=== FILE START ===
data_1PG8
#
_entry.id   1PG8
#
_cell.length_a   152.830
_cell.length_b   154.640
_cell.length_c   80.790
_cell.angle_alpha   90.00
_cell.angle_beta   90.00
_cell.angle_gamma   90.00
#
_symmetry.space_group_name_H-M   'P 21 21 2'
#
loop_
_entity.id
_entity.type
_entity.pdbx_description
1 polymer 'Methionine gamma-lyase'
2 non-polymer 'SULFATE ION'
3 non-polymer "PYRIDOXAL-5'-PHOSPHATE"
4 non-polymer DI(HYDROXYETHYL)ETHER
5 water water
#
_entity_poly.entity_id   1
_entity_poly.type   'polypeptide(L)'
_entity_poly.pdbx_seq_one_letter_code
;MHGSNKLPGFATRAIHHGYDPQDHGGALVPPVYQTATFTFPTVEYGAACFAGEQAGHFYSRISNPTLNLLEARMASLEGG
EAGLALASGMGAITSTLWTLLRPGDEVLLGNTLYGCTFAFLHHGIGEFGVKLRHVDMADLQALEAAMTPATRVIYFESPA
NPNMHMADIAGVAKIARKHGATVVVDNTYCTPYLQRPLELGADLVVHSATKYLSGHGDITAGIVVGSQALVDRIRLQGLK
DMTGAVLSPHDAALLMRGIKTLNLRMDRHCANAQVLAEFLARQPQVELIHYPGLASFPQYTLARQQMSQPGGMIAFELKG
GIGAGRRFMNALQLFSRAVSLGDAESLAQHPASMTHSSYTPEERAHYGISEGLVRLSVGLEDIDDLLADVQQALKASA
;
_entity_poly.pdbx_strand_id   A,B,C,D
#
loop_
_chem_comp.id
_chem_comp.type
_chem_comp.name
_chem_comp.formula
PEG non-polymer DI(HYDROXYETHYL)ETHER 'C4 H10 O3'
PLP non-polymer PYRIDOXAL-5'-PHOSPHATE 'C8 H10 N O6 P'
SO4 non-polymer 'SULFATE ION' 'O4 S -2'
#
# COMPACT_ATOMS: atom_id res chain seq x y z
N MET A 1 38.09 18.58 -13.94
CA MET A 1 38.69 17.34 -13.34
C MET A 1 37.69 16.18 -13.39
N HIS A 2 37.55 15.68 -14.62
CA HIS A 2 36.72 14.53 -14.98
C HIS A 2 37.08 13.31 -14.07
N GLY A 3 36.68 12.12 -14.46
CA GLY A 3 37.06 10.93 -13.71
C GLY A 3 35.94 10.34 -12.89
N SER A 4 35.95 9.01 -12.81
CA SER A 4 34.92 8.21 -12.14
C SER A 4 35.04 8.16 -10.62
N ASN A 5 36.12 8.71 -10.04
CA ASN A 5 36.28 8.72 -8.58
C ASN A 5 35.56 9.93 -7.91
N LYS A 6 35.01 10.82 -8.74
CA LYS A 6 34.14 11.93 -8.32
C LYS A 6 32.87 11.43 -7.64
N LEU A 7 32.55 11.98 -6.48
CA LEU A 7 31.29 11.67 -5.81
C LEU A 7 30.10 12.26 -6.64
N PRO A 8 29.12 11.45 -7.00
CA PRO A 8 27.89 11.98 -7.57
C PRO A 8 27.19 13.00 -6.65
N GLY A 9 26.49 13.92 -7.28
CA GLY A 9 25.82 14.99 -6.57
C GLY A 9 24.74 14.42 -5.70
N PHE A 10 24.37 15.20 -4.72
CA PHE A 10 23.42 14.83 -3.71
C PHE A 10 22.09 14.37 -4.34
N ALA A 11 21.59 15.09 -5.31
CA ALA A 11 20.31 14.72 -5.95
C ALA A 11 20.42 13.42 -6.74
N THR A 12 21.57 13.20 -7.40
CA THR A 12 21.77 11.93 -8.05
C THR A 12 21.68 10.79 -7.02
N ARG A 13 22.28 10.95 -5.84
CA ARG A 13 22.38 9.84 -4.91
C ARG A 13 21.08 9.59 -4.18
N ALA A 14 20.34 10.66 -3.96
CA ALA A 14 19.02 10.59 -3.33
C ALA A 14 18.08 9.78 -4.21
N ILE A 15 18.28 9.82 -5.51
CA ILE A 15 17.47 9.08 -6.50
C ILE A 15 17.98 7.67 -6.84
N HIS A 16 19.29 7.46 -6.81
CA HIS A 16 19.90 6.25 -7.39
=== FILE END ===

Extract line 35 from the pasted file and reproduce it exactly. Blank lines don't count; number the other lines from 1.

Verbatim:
loop_